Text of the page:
Yesterday came the hammer blow. More blown scoring opportunities laced Sweaty Freddy Garcia’s decent 6 1/3 inning effort before it was handed to the resolutely terrible Scott Linebrink (7.73 since ASB), causing anguished foreheads to meet beer-moistened bar tops from Greektown to Joliet. Ass long as he’s durr, I how to bring him out, explained Ozzie after it was too late. Linebrink gave up a Jason Bay monster-clearing bomb and RBI hits to Ellsbury and Martinez to put the game and probably the division out of reach for good.
The division because Detroit’s mediocrity took a Southern California holiday in their Jarrod Washburn-led 5-3 win, putting the Pale Hose back 4.5 games and making Sox fans wonder why Detroit’s west coast import arm wasn’t languishing in AAA like ours was. Did Jake Peavy answer this question by stopping a line drive with his throwing elbow in his third rehab start in Charlotte? Will we have all winter to think about Clayton Richard, for whom the troubled Cy Young winner was traded – and his record of 4-0 since that deal?
(On behalf of the blogging b-team at CSTB, let me extend our deepest sorrows for the terrible loss of GC’s Austin home last night. Be it out of some esoteric notion of anguish management, or just a desperate attempt to bottle up all emotion, let me observe that with last night’s fire, we may add one more uncanny similarity between the life of Mr.Cosloy and the main character in the new HBO series “Hung”. May GC’s path away from disaster be more straightforward.)
Alex Rios: Can You Play Four Fielders?
When a Seattle cop wrote White Sox GM Kenny Williams a $56 ticket outside of Safeco field Monday night, it wasn’t for reckless acquisition of outfielders, which goes to show that Chicago cops aren’t the only ones who turn a blind eye to injustice. Williams, who had just hours prior picked up Toronto RF Alex Rios on waivers was cited instead for jaywalking. This despite his throwing a scare into incumbent Sox RF Jermaine Dye and causing not a little scratching of black-capped scalps back home. The Tribune’s Mark Gonzales:
In acquiring Alex Rios, the White Sox acquired a right fielder who is seven years younger than Dye — who can become a free agent — and signed through 2014.
“It’s exciting, confusing,” said Dye, who shares a $12 million mutual option with the Sox for 2010 with a $1 million buyout.
Dye welcomes the arrival of Rios in the Sox’s quest to push toward a playoff berth. But at the same time, he wonders if the Sox, who have committed $62.7 million to nine players for 2010 and took on $115.7 million in salaries for Jake Peavy and Rios in the last 11 days, will keep him in their plans.
“You got a bunch of guys that are making a ton of money that are going to be free agents, so maybe that’s something that will help out with distributing some of the money that they just brought on,” Dye said Monday. “I hope it doesn’t. I’ve always wanted to finish my career here.”
Dye, 35, is third among AL players with 58 homers since 2008. He could move to first or serve as the DH in 2010, which also is the final year of Paul Konerko’s contract.
Sitting JD in the AL Central campaign is unimaginable, and Scott Podsednik has been golden all year, which leaves non-superstar Carlos Quentin as the odd man out in left. That almost certainly puts Pods in left and Rios in center with questionable wheels – also known as the very recepie that cost the Sox enough games last season to force a tiebreaker. Back then, the creaking sounds in CF came from the legs of Ken Griffey, Jr., a deal that Sox faithful accepted as just one more item checked off of Kenny’s “bucket list”. But this time around, the dollars are real, long-term and with the arrival of Jake Peavy add up to (way) more than what the Sox pocketed by dealing Javy Vazquez.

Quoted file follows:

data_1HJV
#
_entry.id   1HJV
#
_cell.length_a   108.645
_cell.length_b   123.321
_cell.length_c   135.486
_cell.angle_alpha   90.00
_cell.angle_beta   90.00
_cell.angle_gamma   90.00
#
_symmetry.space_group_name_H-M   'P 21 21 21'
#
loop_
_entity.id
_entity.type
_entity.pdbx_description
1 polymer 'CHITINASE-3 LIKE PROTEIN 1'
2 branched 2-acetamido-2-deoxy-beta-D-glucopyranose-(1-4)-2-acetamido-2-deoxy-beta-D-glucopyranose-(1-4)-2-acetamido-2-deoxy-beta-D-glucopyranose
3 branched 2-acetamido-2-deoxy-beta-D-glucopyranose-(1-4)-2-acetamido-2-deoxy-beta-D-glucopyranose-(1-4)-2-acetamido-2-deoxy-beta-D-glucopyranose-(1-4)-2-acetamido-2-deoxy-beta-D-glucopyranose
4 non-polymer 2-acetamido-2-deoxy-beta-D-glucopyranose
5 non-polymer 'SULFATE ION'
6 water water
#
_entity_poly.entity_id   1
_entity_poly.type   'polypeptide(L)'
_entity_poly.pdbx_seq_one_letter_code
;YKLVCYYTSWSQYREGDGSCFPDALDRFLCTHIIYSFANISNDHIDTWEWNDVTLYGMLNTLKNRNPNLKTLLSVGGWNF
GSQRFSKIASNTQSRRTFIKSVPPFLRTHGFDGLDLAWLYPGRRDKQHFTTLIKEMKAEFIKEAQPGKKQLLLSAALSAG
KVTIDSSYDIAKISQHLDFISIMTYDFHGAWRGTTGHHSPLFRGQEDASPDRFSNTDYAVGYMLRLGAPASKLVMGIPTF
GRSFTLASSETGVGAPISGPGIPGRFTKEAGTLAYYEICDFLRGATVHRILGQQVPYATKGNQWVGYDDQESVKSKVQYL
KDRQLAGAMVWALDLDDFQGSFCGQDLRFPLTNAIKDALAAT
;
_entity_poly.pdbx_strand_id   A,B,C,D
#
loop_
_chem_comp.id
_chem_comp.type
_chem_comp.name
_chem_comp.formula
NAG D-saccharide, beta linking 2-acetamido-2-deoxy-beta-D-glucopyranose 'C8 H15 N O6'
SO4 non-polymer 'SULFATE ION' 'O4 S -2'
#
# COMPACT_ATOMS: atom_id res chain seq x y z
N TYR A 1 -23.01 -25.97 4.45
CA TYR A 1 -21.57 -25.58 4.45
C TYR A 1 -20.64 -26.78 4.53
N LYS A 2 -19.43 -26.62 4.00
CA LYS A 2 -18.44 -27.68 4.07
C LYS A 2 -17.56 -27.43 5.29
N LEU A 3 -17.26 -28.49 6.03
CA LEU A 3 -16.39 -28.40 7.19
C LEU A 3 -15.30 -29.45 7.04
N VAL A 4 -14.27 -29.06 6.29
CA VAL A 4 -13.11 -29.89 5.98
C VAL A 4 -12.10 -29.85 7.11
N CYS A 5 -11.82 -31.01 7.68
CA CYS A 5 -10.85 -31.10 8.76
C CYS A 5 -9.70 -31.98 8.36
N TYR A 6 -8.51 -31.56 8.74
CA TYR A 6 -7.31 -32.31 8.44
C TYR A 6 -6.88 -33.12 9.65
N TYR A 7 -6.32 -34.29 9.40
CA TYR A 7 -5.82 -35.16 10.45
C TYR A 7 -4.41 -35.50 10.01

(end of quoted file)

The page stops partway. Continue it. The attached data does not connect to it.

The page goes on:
Can a habitual jaywalker avoid getting run over by Detroit wheels?
So you’re the defending champs of the AL Central. But your postseason bid was ended by the AL pennant winners – and they’re in town for a four-game home stand.
In all of baseball, the Rays are first in walks, third in OBP and third in runs scored. Nonetheless, you take two out of the first three games against them, and if not for the rare misstep of your beloved mayonnaise-stained closer, you would have swept those.
The early season was grim. You’ve only been over .500 for a couple of weeks. Your ace is coming up for the 4th and final game of the series. If you win, and the Mariners beat the Tigers, you’re tied for the division lead for the first time since May 1st.
Today’s home plate ump, Eric Cooper, is the one who was on plate duty in April 2007, the last time Mark Buehrle threw a 2-hour 3-minute no-no against Texas.
a) put the same Buehrle/Pierzynski battery out there that took you to the World Series in 2005?
b) send your backup receiver Ramon Castro to catch his first Mark Buehrle game?
You probably answered a). See, that’s why you’re you and Ozzie Guillen is Ozzie Guillen. You might not have let the 18th perfect game in MLB history happen.
The Josh Fields grand slam in the 2nd off a Scott Kazimir (L 4-6 6IP, 5H, 5ER, 3BB 5K) fastball only hinted to the 28,036 weekday attendance just what lay in store.
The Buehrle / Castro axis kept fastballs largely off the menu, presenting a baroque assortment of sliders, changes and hooks that had Bartlett, Upton, and Kapler so off-balance they were one-handedly hacking at whatever they could see by the 7th. Carl Crawford, .480 lifetime against Buehrle (W, 11-3, 9IP, 0H, 6K, 0BB) was pitched into contact three times with changes following sliders – all for naught. If they weren’t weak dribblers or line shots right to Beckham, they were safely in Castro’s glove batter after batter.